Lessons in BDSM from Barbie Girl

Pop Culture

Lessons in BDSM from Barbie Girl

Illustration: Akshita Monga

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efore the millennial excursion towards EDM and hip hop, the children of the ’90s were glazed with the sugary hormones of boy/girl bands. They didn’t mince innuendo either: The Vengaboys told us to go “Boom Boom Boom Boom”, The Backstreet Boys overtly taught cunnilingus to horny teens in “Get Down”, and Christina Aguilera’s “Genie in a Bottle” is an ode to foreplay. In the carnal mist floating around, a candypop band singing about dolls fucking was hardly unconventional.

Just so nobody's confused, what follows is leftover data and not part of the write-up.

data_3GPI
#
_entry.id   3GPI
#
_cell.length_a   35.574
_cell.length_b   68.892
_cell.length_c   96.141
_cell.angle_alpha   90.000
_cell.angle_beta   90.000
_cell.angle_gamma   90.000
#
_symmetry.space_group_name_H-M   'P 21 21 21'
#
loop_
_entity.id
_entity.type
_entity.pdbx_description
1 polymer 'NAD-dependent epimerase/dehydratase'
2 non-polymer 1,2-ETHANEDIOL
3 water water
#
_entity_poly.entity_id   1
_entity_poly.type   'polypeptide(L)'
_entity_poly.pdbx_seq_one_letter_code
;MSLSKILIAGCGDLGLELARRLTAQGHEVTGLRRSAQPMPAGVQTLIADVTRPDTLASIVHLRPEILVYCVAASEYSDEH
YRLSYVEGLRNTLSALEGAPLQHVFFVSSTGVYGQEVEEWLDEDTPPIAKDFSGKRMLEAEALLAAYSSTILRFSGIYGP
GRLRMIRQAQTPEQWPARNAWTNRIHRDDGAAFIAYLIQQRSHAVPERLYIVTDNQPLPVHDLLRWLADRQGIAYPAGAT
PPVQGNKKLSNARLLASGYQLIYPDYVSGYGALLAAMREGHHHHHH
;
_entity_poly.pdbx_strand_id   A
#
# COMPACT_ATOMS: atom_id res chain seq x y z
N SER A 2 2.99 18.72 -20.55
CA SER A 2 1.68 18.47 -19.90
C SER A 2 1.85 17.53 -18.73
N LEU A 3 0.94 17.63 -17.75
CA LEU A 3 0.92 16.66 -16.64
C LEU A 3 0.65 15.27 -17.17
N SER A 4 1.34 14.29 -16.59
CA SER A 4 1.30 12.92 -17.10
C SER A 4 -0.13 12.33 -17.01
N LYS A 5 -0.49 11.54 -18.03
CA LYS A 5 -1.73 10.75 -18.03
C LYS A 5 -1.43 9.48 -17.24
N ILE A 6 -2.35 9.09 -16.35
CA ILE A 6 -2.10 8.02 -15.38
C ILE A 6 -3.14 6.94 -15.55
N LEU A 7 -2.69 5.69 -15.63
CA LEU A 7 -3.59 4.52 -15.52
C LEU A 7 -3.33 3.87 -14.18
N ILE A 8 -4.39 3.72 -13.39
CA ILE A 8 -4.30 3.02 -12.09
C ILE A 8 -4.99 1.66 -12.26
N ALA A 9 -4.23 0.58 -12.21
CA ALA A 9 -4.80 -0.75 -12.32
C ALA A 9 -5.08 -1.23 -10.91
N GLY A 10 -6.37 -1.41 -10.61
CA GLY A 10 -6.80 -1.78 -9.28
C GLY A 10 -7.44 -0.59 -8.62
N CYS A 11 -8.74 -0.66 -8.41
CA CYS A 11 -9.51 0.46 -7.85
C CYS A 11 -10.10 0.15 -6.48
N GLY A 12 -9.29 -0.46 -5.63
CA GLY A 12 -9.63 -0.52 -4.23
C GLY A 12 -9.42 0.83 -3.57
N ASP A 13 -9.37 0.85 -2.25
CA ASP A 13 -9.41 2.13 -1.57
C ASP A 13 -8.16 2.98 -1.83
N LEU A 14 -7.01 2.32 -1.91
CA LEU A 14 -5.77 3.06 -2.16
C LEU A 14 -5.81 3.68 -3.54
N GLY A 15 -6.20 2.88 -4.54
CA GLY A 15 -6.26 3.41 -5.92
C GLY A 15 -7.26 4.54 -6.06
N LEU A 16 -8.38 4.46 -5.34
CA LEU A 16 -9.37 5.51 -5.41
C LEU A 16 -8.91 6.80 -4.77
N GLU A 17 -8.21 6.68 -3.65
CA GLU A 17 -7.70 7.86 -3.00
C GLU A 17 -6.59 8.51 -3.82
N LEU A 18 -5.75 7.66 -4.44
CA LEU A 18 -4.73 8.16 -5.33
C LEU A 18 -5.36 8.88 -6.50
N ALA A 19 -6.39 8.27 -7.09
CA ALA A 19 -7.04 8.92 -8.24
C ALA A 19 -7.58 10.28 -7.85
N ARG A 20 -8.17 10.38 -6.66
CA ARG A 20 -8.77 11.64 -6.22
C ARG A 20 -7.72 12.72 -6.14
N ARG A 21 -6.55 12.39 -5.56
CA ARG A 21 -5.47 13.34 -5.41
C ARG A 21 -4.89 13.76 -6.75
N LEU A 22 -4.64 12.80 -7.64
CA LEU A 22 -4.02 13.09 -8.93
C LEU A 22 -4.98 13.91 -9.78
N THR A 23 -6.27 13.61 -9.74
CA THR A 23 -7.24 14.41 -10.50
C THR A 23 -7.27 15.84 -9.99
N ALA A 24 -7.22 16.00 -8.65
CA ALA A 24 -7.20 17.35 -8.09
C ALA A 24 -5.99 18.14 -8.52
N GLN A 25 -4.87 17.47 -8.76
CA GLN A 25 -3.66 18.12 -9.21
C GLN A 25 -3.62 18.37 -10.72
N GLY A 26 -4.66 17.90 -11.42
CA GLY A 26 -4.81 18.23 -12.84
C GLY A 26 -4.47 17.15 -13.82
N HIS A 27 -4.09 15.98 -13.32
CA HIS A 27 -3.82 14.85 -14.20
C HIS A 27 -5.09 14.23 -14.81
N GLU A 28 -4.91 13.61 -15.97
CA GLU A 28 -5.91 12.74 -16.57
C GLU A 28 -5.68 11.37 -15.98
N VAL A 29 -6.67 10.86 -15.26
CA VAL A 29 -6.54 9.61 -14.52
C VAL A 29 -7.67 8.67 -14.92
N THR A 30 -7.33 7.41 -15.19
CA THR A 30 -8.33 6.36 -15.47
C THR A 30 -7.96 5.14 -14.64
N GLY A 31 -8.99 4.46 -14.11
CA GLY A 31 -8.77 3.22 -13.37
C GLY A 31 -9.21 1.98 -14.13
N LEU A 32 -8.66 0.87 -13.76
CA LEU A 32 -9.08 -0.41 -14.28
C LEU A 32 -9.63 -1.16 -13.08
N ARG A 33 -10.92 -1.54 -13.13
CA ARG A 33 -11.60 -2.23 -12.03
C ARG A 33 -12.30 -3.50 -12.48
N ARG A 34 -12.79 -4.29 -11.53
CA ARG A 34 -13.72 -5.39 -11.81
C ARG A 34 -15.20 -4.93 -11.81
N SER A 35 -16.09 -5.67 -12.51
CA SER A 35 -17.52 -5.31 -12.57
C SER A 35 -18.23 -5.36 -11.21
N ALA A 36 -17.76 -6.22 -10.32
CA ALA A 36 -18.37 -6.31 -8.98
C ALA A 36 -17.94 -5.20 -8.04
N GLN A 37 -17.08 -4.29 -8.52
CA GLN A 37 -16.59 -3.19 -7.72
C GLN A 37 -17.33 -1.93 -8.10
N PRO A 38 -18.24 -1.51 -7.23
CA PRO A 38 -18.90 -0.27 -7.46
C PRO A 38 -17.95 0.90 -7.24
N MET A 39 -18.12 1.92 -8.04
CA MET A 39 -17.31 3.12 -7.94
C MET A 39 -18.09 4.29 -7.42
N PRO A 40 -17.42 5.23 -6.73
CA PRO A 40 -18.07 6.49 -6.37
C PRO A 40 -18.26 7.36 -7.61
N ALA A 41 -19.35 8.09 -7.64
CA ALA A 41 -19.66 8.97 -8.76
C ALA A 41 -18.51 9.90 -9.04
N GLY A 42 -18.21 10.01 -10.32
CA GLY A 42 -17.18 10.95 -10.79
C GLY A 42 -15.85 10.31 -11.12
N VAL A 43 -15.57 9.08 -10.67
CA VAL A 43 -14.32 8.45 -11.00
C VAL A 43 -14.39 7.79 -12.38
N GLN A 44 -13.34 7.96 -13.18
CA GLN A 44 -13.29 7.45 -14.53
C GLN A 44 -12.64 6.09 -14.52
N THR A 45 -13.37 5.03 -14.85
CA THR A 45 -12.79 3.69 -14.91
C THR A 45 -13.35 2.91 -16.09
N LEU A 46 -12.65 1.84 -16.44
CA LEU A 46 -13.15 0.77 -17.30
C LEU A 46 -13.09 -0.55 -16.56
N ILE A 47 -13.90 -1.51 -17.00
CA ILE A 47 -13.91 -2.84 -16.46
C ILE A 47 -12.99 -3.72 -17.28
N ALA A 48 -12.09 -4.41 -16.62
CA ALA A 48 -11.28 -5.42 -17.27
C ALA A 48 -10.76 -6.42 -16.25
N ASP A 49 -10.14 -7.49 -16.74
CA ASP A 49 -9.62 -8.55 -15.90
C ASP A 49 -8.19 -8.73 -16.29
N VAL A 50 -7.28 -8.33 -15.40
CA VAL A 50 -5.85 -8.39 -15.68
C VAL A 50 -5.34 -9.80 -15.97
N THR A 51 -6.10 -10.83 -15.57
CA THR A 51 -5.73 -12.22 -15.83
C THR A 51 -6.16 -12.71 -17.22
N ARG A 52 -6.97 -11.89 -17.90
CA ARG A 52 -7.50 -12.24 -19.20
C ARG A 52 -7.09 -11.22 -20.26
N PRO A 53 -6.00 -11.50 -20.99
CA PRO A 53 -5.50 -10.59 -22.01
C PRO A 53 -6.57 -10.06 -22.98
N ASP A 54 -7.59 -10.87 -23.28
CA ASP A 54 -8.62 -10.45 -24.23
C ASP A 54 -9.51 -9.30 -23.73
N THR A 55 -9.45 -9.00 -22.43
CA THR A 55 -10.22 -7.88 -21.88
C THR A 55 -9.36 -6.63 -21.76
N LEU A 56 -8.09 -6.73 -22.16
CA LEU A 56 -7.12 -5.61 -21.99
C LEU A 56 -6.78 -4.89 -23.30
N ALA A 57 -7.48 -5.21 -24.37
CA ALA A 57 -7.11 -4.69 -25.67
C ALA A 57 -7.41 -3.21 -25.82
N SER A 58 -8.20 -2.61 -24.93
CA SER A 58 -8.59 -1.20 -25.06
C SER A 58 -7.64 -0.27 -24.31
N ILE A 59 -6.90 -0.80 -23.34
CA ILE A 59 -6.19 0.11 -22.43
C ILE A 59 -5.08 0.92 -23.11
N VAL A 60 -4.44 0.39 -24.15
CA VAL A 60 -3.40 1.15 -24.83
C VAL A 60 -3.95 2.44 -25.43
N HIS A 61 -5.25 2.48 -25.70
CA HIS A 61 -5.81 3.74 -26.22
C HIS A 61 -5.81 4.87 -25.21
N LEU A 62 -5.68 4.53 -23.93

Aqua’s “Barbie Girl” clearly was about getting it on at nightclubs – come on baby, let’s go party, ah ah ah yeahh – but that’s not all there was to it. Below the surface, the song could be interpreted in so many ways. Aqua, as I grew to understand, had reimagined sex through the optics of power-exchange, slyly championing BDSM (Bondage, Domination, Sadism and Masochism). An underground subculture once thought to exclusively gratify deviants and freaks, it is now considered a form of regulated abuse built entirely on mutual consent.

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